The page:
Hilinski’s quarterback ability is no surprise

At first glance, the 6-foot-4-inch signal caller donning the No. 3 royal-blue WSU football practice jersey looks the part of any position besides quarterback.

But watch redshirt sophomore quarterback Tyler Hilinski scramble outside the pocket during a practice play using his gazelle-like stride and sub-five-second 40-yard dash, extending his receivers beyond the line of scrimmage.

Hilinski’s nimble footwork and swiveling head movement is matched by his lunchbox-sized hands and downfield throwing ability, a byproduct of the 36 pounds of lean muscle the Claremont, California, native has put on since arriving in Pullman in January 2015.

The third-year quarterback’s rapid ascension in spring practice, punctuated by a 295-yard passing performance and a four-yard scramble for a touchdown during Saturday’s Crimson and Gray spring game, has flooded headlines of practice reports this month. Yet Hilinski, along with players and coaches, insists his success is no surprise.

“I think he has been on his way for quite some time,” Head Coach Mike Leach said of Hilinski’s spring. “I think some of it has to do with the fact he was a quality player to begin with and has just continued to improve. And it hasn’t been all that surprising, how he started out, how he’s continued to improve.”

Hilinski committed to Leach on the heels of a (3-9) season in the coach’s third season at the helm. In an era of athletes transferring from the program they signed their letter of intent with, Hilinski said the thought of transferring out of Pullman never crossed his mind. Even though he has played behind incumbent starter redshirt senior quarterback Luke Falk, Hilinski said loyalty within the program has enabled both him and the team to improve.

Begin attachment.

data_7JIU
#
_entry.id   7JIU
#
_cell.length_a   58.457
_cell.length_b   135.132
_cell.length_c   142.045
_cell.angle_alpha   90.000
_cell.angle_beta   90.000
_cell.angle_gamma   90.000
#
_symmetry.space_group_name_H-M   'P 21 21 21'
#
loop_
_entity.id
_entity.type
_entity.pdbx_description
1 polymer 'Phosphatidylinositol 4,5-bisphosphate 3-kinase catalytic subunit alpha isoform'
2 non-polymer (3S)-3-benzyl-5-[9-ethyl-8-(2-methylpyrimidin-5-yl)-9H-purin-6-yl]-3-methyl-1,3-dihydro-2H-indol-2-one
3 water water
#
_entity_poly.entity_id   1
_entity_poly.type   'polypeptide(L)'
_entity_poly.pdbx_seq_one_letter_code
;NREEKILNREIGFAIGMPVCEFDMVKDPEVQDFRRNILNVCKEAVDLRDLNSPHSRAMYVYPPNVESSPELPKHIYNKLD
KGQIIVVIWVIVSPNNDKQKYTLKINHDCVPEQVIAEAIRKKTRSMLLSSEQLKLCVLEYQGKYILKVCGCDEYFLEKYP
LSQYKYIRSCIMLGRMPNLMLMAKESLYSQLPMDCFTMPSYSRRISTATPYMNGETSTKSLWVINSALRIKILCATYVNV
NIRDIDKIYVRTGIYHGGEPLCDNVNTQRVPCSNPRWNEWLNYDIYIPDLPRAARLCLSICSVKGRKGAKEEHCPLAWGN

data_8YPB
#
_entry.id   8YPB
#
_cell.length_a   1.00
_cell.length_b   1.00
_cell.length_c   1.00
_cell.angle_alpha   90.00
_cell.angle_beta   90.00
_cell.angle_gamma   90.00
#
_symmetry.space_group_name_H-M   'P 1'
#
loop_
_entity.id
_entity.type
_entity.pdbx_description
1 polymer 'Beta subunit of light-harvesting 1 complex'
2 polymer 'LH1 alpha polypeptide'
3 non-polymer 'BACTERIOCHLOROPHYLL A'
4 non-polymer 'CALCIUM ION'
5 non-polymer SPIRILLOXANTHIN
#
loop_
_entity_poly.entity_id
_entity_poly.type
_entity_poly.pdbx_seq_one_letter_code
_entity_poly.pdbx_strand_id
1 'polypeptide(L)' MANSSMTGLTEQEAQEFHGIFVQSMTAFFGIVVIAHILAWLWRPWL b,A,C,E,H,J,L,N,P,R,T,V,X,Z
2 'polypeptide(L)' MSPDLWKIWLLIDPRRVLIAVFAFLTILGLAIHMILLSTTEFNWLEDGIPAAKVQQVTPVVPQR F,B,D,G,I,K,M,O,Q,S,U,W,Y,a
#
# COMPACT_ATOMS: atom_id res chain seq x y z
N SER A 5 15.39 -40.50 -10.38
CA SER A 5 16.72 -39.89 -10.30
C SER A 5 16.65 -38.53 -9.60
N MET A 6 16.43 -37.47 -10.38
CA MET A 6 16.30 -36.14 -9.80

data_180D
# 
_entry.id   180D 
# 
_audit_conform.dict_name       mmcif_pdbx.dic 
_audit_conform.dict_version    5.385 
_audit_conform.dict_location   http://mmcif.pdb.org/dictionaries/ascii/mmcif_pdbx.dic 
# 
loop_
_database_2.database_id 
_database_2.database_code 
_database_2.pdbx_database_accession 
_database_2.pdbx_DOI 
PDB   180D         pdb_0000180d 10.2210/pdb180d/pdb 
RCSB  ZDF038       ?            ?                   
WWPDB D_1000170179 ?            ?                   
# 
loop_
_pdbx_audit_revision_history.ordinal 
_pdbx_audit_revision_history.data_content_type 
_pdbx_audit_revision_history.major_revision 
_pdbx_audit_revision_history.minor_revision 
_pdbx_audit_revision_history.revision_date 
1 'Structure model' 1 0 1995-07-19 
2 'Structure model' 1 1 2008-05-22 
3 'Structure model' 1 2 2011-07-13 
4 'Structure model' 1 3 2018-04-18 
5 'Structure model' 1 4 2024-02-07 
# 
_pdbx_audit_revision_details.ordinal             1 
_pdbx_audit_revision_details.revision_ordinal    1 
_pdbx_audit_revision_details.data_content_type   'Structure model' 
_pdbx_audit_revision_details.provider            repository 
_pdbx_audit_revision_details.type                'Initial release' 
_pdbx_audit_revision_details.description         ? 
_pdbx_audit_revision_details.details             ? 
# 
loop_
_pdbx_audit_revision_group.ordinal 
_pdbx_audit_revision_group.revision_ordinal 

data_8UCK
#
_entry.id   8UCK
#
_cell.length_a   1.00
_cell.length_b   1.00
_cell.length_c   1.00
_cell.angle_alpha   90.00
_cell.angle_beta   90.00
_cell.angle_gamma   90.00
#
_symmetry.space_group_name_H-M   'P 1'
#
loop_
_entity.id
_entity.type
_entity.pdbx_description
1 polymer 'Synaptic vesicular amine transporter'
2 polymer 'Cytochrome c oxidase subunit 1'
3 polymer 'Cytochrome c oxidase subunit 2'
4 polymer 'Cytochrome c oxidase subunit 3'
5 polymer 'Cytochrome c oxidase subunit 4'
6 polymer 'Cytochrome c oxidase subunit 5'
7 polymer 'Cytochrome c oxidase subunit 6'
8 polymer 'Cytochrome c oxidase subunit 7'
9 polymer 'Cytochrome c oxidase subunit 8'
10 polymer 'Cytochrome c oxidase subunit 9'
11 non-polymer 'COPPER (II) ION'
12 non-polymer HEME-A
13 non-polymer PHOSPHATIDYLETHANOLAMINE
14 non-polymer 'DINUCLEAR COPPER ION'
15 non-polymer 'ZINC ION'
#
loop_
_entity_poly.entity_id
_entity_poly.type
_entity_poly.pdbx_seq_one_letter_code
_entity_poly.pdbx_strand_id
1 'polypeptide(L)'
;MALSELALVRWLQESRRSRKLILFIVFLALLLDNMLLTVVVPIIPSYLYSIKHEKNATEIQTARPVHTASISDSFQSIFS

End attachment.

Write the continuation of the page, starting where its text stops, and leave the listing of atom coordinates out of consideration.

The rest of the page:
“After I committed, the team went (3-9),” Hilinski said. “The next year we went 9-4, and got to go to El Paso. I think the big thing with this team is loyalty. I didn’t de-commit, I don’t believe in any of that stuff. We’ve got a good thing going here.”

In a post-practice interview on April 15, Leach said Falk and Hilinski were neck-and-neck with one another for the starting job, despite the fact that Falk started games the past three seasons. However, all three individuals insist no rivalry between the two quarterbacks exists, and Falk and Hilinski’s relationship off the field only enhanced Hilinski’s development.

“Off the field, Luke and I are buddies,” Hilinski said. “We’re always telling jokes, hanging out. He’s really been such a help to me adjusting and I’ve learned so much from him.”

Leach also said Hilinski’s stat-laden spring, throwing for more yards than Falk in the spring game and both scrimmages leading up to Saturday’s contest, gives him depth at the position and made practices even more competitive on offense.

“He’s had a couple years under his belt, had a real good example in Luke to follow, and I’m pleased but I’m not surprised,” Leach said.

In Falk’s opinion, the former walk-on said in an interview on March 28, Hilinski’s spring was a long time coming.

On the Martin Stadium turf, Hilinski attributed his evolution as a quarterback to being able to adapt a consistent approach at the line of scrimmage and progressing through his mechanics.

“I want to get better at going through my reads, making the correct read, getting us into good runs, and overall just being the best I can be for my team,” he said.

Hilinski also said he has focused on becoming a more vocal leader and ensuring the patented Air Raid offense he operates moves at a fast tempo. Humble in the face of media praise and attention, Hilinski deferred recent success to his offensive linemen and WSU’s quartet of running backs, whom he declared the “best in the conference.”

Ranked a four-star recruit out of high school according to rivals.com, Hilinski’s ascension from a relatively unknown backup to a starter-in-waiting arguably began during WSU’s 69-7 win over Arizona on Nov. 5. Hilinski completed 15 of 17 passes for 163 yards and two touchdowns, but to those working inside the program, his outburst has not been sudden. Rather, it has been a byproduct of his practice habits and work ethic.

As Hilinski works through his progressions in scrimmage series, calmly dodging exercise balls launched at him by outside receivers Coach Dave Nichol in an agility drill and delving into offensive sets with Leach and Falk, his work is a mirage of the humble but confident personality he employs on the field. Hilinski tunes out the white noise on the outside, and instead focuses entirely on the team.

“I don’t really listen to any of that stuff,” he said. “A lot of people come up to me talking about it. I just try to do my job.”